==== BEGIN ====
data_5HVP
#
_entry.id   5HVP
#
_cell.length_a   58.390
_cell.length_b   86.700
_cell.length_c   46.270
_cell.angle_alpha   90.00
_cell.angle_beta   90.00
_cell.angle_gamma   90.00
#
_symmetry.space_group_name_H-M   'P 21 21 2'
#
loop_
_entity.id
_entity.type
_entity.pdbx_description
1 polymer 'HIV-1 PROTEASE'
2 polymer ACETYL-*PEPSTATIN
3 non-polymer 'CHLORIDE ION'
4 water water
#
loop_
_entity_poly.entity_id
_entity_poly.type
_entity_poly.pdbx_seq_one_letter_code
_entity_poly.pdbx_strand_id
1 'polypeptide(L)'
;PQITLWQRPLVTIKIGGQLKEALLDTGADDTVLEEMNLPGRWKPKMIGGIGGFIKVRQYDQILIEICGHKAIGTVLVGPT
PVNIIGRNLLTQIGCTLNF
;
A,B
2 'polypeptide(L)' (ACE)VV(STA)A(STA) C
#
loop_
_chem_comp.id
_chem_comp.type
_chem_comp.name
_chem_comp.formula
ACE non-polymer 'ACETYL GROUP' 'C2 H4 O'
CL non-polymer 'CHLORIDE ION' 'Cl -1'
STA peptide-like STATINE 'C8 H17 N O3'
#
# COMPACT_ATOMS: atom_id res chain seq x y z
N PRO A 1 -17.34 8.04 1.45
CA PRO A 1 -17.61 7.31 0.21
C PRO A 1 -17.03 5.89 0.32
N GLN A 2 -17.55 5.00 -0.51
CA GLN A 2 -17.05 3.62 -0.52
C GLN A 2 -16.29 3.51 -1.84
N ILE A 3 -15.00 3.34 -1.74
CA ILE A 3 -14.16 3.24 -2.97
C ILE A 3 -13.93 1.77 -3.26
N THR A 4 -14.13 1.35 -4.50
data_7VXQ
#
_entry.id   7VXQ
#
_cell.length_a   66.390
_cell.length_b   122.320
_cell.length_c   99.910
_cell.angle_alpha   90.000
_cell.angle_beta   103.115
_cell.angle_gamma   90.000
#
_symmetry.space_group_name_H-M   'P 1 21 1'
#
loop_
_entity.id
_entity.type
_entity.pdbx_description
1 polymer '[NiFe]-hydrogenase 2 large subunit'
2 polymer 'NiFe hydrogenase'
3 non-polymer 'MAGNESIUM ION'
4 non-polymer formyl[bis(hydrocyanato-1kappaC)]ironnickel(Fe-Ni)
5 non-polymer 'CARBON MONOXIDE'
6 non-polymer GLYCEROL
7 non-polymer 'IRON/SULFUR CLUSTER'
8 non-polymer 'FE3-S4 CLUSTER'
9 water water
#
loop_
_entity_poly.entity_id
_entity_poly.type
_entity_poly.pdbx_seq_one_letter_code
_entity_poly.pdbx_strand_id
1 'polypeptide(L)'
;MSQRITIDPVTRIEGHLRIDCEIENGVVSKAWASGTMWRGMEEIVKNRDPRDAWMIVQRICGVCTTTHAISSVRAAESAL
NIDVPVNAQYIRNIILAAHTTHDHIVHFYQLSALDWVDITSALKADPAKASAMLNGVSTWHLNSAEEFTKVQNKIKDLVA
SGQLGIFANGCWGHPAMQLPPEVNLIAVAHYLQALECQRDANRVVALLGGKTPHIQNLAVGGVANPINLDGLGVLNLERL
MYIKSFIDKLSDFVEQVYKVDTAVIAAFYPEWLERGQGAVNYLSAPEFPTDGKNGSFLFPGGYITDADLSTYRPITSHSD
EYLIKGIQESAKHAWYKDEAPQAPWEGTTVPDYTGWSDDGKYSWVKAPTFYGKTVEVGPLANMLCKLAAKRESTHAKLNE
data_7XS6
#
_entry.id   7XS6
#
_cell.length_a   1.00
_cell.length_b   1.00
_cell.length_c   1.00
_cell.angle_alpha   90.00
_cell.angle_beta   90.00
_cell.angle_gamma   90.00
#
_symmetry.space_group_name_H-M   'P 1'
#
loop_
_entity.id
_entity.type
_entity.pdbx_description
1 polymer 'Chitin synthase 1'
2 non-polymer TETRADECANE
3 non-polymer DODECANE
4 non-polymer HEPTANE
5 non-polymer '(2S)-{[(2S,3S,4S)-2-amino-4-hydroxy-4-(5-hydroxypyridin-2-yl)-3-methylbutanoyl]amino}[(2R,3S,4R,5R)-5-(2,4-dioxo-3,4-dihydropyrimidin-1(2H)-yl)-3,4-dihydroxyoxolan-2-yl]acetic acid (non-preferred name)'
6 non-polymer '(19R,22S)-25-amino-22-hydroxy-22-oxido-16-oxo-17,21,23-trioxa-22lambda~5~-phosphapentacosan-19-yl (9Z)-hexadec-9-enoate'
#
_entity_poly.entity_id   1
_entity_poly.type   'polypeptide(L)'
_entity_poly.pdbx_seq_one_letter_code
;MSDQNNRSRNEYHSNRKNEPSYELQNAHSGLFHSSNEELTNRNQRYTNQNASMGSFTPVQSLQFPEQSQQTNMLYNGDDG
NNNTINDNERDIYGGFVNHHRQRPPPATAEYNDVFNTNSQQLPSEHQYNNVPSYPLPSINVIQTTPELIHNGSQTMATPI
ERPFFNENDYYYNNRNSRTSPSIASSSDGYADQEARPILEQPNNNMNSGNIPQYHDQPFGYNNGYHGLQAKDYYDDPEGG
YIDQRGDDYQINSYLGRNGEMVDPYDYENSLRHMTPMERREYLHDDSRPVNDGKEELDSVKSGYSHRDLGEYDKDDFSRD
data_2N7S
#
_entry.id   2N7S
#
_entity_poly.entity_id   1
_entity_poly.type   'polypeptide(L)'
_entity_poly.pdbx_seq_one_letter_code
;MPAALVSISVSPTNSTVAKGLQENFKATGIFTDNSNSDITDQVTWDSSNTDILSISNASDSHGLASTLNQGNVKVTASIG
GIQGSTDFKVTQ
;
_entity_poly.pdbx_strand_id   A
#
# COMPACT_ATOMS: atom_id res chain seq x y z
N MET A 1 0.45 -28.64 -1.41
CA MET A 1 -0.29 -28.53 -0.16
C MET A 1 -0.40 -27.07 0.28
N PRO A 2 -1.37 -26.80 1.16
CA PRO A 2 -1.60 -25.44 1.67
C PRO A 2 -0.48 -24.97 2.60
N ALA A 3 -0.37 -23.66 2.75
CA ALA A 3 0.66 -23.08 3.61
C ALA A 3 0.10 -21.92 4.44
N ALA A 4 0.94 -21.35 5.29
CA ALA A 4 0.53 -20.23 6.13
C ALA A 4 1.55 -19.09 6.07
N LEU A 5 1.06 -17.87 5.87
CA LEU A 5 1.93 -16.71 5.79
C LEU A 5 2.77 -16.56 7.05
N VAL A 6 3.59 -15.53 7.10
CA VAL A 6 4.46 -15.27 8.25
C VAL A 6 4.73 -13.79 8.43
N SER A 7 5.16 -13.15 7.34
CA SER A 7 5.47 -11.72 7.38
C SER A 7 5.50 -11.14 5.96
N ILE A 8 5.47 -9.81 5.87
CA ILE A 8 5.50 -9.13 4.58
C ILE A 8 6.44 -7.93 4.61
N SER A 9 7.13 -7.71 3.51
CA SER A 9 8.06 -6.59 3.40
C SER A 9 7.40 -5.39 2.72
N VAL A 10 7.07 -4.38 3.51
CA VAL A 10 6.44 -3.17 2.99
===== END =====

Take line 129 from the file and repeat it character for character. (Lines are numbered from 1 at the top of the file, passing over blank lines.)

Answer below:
_entity_poly.type   'polypeptide(L)'